The Roman Catholic Church reacted harshly [predictably]… to a bill proposed by Mexico City legislators that would require all couples to sign a prenuptial agreement specifying how to handle child custody and other issues in case of divorce — and estimating how long the marriage is expected to last.
Sponsors of the bill submitted this week in the city council say the proposal aims to cut down on the lengthy, nasty divorce proceedings choking the capital district’s courts, by making potential couples decide about monetary and custody issues by mutual agreement before they get married.
But the bill also says “the duration of the marriage will be bound by the terms that the couple negotiate in the familial agreement, which shall not be less than two years…”
“People can specify terms of 99 years, or ’til death do us part,’ if they think the marriage, or their lives, are going to last that long,” Carlos Torres said.
Catholic leaders don’t see it that way…
“This is a proposal made by people who do not understand the nature of marriage,” Valdemar said. “It is not a commercial contract; it is a contract between two people for a life project, and the creation of a family.”
“This denigrates the concept of the family … and makes it more like a pact between friends,” he said…
Equal friends at that. Interested in running their own lives as they see fit – instead of leaving everything in the hands of a sectarian rulebook from the 14th Century.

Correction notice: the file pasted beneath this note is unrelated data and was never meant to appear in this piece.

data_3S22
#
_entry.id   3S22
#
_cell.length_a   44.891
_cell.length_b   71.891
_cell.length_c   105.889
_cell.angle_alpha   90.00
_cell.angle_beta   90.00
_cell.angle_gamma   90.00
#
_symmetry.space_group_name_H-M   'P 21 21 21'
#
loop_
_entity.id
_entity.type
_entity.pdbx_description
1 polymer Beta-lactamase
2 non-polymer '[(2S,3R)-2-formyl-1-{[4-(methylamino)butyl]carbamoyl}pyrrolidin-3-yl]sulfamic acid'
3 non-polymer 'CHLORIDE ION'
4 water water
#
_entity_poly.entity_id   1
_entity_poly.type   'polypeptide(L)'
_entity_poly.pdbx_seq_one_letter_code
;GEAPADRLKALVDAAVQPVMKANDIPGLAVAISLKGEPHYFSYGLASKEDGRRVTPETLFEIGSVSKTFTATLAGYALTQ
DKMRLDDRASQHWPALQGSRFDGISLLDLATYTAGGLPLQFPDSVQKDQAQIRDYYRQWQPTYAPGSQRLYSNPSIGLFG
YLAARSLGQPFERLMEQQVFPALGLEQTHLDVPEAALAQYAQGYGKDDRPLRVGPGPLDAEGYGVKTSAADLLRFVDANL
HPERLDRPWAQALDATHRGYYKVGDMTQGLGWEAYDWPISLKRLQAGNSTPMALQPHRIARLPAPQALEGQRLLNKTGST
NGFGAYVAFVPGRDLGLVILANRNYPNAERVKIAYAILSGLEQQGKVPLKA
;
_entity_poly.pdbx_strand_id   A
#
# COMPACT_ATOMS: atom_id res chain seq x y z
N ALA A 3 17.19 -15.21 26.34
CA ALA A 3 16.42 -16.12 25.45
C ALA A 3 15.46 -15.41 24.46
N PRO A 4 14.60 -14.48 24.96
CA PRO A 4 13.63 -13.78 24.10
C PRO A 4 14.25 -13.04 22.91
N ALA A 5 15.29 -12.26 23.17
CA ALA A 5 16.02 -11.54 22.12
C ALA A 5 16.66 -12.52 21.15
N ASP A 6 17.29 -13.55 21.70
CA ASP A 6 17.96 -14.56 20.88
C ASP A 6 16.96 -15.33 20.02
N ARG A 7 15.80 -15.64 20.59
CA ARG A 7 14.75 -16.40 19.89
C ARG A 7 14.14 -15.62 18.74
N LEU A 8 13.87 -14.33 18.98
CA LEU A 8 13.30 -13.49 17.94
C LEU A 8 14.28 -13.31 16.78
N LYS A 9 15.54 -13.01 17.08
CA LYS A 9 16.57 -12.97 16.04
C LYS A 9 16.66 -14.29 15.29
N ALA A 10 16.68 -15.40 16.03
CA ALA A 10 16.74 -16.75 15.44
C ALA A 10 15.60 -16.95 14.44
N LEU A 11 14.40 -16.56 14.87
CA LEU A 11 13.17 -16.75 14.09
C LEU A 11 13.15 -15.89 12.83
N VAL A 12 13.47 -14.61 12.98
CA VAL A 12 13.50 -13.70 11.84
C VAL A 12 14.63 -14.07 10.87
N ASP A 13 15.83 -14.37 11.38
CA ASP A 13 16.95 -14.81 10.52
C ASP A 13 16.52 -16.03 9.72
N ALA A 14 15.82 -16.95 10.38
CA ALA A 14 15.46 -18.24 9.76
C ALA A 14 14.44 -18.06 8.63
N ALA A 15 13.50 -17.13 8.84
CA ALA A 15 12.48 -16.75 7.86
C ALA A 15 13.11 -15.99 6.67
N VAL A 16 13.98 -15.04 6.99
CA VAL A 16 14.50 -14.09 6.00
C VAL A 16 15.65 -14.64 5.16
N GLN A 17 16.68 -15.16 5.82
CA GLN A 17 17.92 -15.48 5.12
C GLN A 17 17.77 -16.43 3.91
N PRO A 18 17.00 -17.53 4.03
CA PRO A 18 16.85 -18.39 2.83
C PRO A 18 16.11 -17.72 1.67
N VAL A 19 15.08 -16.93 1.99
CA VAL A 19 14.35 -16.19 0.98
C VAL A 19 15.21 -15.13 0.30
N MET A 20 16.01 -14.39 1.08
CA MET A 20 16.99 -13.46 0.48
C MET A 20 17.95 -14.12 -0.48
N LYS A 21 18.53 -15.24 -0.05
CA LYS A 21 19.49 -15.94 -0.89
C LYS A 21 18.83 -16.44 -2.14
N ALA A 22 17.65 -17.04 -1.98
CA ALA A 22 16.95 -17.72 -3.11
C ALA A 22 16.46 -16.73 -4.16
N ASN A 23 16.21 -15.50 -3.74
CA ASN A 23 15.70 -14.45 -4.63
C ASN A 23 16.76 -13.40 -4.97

“We are looking for solutions to problems that are seen every day in family courts … in which there is emotional blackmail, or the children are used as pawns,” Torres said. “This would cut down of the torturous proceedings at the time of a divorce.”
The bill is meant to solve a big problem in the city of 8.9 million people, where divorce proceedings are so costly, painful and time consuming that many people just skip them and start a new family.
The Roman Catholic church has always opposed democracy and the freedom of individuals to order their own lives. The obvious decline of their power and profits speaks volumes of how that opposition has failed.
That the proposed legislation also allows for parents to agree beforehand on what religious education – if any – their children might endure is another challenge to the church’s political power. As it should.